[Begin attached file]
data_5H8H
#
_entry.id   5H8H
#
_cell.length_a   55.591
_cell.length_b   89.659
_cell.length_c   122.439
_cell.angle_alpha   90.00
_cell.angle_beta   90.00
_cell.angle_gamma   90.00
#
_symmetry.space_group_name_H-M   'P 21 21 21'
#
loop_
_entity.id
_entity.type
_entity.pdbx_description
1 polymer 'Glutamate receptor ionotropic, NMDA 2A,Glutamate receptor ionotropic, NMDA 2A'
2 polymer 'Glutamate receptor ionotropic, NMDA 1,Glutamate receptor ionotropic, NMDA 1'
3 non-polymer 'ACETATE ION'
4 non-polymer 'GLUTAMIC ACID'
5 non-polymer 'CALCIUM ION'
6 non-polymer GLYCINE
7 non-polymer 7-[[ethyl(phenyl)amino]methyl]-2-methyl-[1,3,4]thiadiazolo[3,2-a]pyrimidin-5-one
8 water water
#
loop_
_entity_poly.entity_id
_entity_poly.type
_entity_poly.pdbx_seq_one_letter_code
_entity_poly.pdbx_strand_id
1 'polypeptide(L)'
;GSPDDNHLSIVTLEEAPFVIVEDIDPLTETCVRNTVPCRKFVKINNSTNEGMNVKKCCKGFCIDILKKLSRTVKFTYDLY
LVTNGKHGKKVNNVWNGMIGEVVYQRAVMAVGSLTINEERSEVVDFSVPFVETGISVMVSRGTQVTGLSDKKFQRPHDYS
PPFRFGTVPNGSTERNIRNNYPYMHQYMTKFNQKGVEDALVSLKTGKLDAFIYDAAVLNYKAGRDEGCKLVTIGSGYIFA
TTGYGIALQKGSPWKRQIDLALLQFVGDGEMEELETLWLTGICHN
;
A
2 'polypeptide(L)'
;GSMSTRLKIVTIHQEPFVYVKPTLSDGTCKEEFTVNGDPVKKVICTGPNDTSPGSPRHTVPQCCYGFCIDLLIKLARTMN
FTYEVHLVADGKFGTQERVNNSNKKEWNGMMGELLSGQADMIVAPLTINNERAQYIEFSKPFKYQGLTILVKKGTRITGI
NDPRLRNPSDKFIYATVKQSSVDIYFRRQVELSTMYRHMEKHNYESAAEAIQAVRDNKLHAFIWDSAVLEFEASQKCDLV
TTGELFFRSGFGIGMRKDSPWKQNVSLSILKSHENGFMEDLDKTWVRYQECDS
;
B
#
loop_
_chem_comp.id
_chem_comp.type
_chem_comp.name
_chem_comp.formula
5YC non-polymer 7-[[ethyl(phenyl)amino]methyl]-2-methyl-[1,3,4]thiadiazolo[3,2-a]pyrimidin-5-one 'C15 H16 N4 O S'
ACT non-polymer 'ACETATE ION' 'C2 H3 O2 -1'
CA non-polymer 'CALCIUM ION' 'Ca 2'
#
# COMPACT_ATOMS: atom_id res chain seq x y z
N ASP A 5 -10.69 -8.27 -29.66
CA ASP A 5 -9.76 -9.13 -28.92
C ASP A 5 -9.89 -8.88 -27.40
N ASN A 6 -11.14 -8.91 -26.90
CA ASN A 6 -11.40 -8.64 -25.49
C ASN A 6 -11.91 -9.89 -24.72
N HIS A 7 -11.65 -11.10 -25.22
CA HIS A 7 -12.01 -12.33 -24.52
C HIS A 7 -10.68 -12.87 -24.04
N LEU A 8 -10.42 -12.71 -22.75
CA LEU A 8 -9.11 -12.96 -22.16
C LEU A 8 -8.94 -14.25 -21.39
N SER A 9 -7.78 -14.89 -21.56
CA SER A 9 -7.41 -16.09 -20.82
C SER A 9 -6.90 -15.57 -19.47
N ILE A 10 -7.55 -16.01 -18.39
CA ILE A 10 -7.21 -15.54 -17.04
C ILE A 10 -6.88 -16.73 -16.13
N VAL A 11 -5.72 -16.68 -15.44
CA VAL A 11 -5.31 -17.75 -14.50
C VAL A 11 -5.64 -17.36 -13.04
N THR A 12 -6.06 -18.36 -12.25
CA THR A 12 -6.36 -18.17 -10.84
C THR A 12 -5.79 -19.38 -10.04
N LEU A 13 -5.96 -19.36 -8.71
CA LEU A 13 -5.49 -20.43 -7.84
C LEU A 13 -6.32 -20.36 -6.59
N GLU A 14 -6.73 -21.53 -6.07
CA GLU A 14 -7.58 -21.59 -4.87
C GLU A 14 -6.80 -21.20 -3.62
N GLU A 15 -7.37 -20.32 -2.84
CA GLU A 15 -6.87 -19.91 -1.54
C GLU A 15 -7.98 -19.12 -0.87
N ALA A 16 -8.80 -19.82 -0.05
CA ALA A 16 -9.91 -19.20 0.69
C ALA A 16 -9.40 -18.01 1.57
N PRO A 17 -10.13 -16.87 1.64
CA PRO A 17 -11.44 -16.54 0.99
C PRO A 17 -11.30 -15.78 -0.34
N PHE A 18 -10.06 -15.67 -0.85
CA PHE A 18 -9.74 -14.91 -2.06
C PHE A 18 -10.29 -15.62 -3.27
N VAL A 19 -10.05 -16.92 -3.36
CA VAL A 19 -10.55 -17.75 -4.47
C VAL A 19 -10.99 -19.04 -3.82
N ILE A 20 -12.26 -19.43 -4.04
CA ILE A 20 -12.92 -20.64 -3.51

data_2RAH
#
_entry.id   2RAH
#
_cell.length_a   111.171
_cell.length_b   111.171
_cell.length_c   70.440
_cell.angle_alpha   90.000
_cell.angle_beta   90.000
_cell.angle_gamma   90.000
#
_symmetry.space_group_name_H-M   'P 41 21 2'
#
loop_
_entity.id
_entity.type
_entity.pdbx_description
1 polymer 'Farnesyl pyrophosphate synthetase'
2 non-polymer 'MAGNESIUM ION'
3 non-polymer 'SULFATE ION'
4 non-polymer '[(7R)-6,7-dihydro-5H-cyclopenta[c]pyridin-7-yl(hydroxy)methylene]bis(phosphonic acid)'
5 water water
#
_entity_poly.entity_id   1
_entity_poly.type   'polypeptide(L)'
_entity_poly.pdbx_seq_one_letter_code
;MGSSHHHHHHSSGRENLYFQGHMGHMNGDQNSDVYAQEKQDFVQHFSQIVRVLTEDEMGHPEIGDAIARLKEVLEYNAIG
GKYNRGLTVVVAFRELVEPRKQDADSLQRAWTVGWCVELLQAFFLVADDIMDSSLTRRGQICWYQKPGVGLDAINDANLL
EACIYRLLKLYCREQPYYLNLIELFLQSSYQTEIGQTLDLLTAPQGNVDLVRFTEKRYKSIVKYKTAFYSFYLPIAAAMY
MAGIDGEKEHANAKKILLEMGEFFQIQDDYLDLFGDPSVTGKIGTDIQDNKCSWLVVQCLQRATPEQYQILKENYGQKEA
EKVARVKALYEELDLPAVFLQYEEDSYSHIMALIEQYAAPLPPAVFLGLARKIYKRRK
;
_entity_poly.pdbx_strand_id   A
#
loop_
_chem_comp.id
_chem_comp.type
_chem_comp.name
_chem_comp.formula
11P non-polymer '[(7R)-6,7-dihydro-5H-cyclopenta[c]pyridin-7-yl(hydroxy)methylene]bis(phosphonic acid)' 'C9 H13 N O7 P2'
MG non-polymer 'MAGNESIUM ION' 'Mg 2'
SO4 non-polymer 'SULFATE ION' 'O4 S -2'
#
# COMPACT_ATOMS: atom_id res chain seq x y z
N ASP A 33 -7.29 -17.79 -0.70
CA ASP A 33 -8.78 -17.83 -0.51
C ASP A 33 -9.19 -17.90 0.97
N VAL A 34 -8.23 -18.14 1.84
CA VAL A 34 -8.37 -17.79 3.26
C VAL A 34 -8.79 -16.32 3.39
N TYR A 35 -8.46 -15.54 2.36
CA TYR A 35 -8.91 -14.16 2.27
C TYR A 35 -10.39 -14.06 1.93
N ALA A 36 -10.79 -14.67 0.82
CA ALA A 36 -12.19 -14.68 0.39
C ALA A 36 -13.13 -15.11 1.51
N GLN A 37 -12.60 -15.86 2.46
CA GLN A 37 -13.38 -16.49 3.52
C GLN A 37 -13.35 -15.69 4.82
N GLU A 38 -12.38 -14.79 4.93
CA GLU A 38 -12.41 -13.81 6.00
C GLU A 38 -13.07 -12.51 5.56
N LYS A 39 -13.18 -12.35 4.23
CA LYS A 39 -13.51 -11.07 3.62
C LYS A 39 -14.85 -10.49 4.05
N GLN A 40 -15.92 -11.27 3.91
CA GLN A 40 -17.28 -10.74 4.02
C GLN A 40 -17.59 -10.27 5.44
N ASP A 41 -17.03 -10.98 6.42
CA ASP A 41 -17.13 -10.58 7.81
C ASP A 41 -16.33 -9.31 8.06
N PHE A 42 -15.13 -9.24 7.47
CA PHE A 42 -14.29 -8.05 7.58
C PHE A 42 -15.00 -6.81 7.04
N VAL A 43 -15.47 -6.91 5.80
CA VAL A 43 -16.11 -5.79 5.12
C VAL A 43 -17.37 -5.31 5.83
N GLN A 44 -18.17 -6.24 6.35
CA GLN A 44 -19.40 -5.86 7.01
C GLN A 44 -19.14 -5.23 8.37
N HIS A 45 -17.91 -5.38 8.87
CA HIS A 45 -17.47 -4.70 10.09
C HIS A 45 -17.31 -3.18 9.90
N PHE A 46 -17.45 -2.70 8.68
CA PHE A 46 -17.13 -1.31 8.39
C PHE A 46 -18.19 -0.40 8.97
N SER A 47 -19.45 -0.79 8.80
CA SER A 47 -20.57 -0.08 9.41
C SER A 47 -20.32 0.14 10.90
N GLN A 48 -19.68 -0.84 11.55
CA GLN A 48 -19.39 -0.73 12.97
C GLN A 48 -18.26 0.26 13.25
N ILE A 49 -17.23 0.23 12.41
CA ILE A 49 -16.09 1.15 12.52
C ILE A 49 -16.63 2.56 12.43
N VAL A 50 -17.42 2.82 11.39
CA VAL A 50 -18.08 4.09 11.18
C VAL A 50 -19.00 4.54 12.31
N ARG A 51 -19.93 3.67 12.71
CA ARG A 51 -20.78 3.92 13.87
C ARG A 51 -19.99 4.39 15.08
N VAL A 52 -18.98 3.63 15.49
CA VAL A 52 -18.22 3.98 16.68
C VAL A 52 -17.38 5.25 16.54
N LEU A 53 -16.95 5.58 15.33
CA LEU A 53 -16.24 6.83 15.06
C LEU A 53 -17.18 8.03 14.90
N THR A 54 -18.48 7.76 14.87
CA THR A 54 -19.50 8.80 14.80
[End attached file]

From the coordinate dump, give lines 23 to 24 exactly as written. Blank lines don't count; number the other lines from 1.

6 non-polymer GLYCINE
7 non-polymer 7-[[ethyl(phenyl)amino]methyl]-2-methyl-[1,3,4]thiadiazolo[3,2-a]pyrimidin-5-one